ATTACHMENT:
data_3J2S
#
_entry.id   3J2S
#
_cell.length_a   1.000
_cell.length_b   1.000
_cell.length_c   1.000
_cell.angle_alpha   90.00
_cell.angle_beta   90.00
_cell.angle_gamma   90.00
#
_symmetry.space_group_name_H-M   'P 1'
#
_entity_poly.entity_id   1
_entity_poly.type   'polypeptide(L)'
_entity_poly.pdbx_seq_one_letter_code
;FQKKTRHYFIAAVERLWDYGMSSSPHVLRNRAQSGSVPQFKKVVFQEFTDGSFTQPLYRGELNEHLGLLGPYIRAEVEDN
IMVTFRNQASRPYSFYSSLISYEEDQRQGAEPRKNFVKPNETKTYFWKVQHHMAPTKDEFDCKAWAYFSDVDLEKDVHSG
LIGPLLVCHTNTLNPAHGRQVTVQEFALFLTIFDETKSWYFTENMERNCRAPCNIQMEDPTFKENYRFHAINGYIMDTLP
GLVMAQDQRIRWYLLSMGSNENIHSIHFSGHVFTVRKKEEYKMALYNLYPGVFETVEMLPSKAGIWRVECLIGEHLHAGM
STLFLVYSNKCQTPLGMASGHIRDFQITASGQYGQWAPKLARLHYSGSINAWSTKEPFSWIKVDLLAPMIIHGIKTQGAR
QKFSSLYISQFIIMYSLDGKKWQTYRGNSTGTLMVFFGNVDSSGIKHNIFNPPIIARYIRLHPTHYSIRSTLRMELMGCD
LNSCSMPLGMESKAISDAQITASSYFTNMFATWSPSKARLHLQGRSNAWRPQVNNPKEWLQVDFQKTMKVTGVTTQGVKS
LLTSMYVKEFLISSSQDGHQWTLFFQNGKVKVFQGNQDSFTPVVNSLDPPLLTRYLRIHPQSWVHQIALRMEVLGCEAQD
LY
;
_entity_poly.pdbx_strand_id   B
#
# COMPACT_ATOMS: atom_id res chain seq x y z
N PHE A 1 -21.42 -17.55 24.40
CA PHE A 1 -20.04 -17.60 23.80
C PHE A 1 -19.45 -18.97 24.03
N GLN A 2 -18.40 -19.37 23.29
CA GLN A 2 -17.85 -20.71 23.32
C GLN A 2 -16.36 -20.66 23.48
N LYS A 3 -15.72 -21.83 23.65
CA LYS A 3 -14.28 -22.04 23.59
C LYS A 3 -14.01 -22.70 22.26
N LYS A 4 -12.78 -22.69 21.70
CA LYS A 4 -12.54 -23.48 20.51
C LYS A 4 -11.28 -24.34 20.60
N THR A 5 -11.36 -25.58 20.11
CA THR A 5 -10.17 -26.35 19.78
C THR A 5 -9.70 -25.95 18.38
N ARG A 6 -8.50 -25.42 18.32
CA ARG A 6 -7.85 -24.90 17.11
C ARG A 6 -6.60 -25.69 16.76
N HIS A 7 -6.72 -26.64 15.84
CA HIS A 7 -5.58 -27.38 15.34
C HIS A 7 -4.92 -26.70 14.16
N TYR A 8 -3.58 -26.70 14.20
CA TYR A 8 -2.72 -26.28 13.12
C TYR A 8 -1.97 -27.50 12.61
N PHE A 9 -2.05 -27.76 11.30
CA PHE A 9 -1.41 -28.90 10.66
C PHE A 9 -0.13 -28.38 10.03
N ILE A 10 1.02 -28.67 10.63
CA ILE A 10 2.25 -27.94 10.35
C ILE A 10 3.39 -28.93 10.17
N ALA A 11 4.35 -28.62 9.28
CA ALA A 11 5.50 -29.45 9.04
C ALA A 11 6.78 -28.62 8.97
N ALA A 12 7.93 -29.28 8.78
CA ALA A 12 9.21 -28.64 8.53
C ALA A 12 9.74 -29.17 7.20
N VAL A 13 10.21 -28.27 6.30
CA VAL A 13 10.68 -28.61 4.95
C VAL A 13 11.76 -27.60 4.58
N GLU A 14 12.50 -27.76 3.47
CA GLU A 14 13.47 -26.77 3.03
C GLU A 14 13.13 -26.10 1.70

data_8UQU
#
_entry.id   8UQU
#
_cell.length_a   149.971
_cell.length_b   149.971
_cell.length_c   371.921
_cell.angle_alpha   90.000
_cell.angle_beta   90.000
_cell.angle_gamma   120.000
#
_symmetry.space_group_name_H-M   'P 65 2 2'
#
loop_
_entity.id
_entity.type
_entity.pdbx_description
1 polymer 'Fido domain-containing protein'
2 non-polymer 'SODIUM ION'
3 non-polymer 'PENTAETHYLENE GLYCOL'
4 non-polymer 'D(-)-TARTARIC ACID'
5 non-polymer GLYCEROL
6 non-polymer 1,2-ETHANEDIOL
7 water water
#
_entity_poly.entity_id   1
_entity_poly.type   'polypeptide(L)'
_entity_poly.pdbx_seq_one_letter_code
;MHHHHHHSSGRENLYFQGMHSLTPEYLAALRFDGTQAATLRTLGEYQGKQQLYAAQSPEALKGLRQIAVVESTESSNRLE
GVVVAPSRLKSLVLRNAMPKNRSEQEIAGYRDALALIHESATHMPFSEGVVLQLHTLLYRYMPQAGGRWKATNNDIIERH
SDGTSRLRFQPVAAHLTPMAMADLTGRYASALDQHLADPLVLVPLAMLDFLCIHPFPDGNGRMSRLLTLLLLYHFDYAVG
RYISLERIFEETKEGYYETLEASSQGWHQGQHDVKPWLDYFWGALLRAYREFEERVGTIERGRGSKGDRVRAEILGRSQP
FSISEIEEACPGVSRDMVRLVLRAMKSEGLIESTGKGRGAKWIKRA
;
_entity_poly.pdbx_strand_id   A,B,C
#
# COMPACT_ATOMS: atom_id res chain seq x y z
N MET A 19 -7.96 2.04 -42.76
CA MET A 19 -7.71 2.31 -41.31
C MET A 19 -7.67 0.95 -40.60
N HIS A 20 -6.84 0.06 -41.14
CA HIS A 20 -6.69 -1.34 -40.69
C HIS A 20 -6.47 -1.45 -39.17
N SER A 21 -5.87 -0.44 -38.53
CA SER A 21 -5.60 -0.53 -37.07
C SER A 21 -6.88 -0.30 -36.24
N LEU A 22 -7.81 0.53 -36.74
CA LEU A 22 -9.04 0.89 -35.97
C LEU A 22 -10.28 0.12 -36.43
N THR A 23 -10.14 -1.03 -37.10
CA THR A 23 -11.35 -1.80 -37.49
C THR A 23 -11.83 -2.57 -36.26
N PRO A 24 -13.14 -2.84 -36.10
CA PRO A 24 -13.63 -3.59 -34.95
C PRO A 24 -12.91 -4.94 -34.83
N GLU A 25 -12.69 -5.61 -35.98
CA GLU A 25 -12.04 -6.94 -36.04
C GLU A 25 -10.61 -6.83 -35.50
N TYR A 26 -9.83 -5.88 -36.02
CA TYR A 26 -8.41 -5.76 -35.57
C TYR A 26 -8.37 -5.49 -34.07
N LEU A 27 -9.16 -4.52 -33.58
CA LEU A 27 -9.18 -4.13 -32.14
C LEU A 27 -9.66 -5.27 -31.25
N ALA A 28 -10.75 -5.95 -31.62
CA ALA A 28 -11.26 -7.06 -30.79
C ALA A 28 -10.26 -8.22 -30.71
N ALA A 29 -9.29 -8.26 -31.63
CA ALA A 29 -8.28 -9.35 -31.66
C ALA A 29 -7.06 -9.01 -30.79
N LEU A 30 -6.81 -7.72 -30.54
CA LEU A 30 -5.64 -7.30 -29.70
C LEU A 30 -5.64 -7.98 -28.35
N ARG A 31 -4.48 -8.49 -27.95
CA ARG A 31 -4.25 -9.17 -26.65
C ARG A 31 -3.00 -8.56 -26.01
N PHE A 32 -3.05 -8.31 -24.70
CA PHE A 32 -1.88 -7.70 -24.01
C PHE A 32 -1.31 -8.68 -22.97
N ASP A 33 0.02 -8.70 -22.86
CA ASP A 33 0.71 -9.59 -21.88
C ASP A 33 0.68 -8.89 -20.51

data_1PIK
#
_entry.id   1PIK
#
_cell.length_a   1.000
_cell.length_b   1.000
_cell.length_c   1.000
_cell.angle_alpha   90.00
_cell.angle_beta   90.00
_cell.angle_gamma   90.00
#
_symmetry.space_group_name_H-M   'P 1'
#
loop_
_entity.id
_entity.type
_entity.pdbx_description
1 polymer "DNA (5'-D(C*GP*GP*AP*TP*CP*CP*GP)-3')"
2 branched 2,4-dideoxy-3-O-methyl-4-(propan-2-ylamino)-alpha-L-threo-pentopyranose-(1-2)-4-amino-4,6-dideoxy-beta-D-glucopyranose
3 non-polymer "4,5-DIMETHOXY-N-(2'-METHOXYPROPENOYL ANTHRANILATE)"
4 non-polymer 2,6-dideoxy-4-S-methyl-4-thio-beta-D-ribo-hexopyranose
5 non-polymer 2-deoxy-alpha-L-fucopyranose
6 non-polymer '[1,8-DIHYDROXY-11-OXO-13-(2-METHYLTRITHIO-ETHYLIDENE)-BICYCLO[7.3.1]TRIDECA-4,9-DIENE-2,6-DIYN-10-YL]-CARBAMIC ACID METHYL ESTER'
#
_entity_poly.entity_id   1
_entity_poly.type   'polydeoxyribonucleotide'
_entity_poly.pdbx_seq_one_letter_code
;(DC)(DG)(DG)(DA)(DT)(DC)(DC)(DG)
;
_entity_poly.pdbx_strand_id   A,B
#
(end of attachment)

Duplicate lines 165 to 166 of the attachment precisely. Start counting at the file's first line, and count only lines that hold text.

_symmetry.space_group_name_H-M   'P 1'
#